crime

State and federal regulators have hailed Tuesday's $13 billion settlement with JPMorgan Chase & Co. over faulty mortgage assets it sold in the years leading up to the financial crisis as a big victory for the judicial system.

But like other big settlements to emerge from the financial crisis, the deal leaves unclear just what the bank did wrong.

A former chemist for the state of Massachusetts' crime labs pleaded guilty Friday to falsifying drugs tests that potentially compromised tens of thousands of criminal cases. WBUR reports she admitted all 27 counts against her.

Update at 4:40 p.m. ET: Prison Sentence Of 3-5 Years

Judge Carol Ball sentenced Annie Dookhan, 36, to three to five years in prison, plus a probation period. Prosecutors had requested a sentence of from five to seven years in prison.

Our original post continues:

CT-N

Michael Skakel walked out of Stamford Superior Court this afternoon after posting a $1.2 million dollar bond. He has served eleven years in prison after being convicted in the 1975 death of Greenwich neighbor, Martha Moxley when they were 15.

Mark Pazniokas / CT Mirror

We’re less than a year away from the 2014 midterm election, but we’re still wrapping up a major story from the last congressional election. One of the key figures in the Chris Donovan scandal involving illegal campaign contributions was sentenced on Monday.

James "Whitey" Bulger has been sentenced to two terms of life in prison, to run consecutively, plus five years for his role in the murder of 11 people. Bulger, 84, is also being punished for racketeering and other crimes. Before announcing the sentence, U.S. District Judge Denise Casper read aloud the names of Bulger's victims.

(With the day's court action over, we updated this post at noon ET.)

Confronting James "Whitey" Bulger, who she believes killed her father in addition to the 11 people he's been convicting of murdering, a woman told the mob boss Wednesday morning that "we got you, you rat."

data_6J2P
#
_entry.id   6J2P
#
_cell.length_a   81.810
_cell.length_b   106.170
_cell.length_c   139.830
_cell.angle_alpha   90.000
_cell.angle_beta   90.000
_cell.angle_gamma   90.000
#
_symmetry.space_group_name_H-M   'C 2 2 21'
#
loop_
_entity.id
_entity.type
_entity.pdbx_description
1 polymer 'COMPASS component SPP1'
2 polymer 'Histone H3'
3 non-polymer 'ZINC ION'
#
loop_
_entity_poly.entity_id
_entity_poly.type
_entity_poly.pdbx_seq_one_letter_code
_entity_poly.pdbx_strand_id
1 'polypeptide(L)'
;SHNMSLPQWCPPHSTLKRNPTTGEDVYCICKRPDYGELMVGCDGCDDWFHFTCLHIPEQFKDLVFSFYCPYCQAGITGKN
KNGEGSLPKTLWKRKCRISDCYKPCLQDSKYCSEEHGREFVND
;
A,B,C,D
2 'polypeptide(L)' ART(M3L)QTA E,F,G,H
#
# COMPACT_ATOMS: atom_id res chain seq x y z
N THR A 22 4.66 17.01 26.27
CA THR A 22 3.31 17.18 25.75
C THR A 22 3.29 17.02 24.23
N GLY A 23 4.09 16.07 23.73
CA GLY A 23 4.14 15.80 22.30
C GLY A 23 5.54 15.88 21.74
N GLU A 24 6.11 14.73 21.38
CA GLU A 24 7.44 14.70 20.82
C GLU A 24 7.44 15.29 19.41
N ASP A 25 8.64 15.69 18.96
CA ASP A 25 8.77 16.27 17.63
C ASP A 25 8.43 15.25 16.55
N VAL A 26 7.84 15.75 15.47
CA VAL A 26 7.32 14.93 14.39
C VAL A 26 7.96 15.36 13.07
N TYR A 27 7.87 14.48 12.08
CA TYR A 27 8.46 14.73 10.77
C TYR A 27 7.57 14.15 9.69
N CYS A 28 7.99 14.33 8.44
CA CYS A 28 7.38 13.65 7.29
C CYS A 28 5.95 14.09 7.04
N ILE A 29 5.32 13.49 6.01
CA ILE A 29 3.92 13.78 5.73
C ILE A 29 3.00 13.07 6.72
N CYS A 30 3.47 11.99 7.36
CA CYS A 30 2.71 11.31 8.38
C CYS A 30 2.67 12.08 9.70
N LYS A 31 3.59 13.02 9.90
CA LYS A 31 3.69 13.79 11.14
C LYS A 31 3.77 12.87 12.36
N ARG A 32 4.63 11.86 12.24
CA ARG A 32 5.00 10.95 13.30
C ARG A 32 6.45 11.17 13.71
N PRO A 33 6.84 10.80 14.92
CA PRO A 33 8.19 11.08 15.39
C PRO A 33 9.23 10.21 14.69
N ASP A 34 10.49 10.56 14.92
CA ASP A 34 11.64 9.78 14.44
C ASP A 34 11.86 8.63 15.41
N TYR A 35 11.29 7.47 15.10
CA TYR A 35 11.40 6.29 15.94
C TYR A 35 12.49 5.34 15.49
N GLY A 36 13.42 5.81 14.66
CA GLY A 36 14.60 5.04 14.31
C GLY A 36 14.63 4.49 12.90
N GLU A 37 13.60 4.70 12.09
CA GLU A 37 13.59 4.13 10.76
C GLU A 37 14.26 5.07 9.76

It's the moment many victims of former Boston mob boss James "Whitey" Bulger have been waiting decades for: In federal court in Boston, relatives of those killed by Bulger will face the former gangster and describe their pain.

Bulger was convicted in August of taking part in 11 murders while running a massive criminal enterprise for decades. There is little suspense around Bulger's sentencing — even the minimum would be enough to send the 84-year-old away for the rest of his life.

To many victims, Wednesday's sentencing hearing is less about Bulger than it is about them.

The first thing T. Jeremy Gunn says when you ask him about President John F. Kennedy's assassination is, "I'm not a conspiracy theorist. I don't have a theory about what happened."

Chion Wolf

Okay, this is sad. Like a lot of people, I have trouble achieving the deep focus needed to enjoy long fiction. And, like a lot of people, I have trouble finding time to read novels.

Recently, I came up with a solution. I go to the gym, get on a recumbent bike, and I read while I pedal for an hour, so yes,  I kill two birds with one Robert Stone.

In New York City, the country's largest police force has been involved in a high-profile legal battle over its stop-and-frisk policy.

Few policies of outgoing New York Mayor Michael Bloomberg have been as controversial as stop-and-frisk, the tactic New York police use to stop people on the streets without a search warrant.

The police department says it's been vital in catching criminals and reducing the city's crime rate.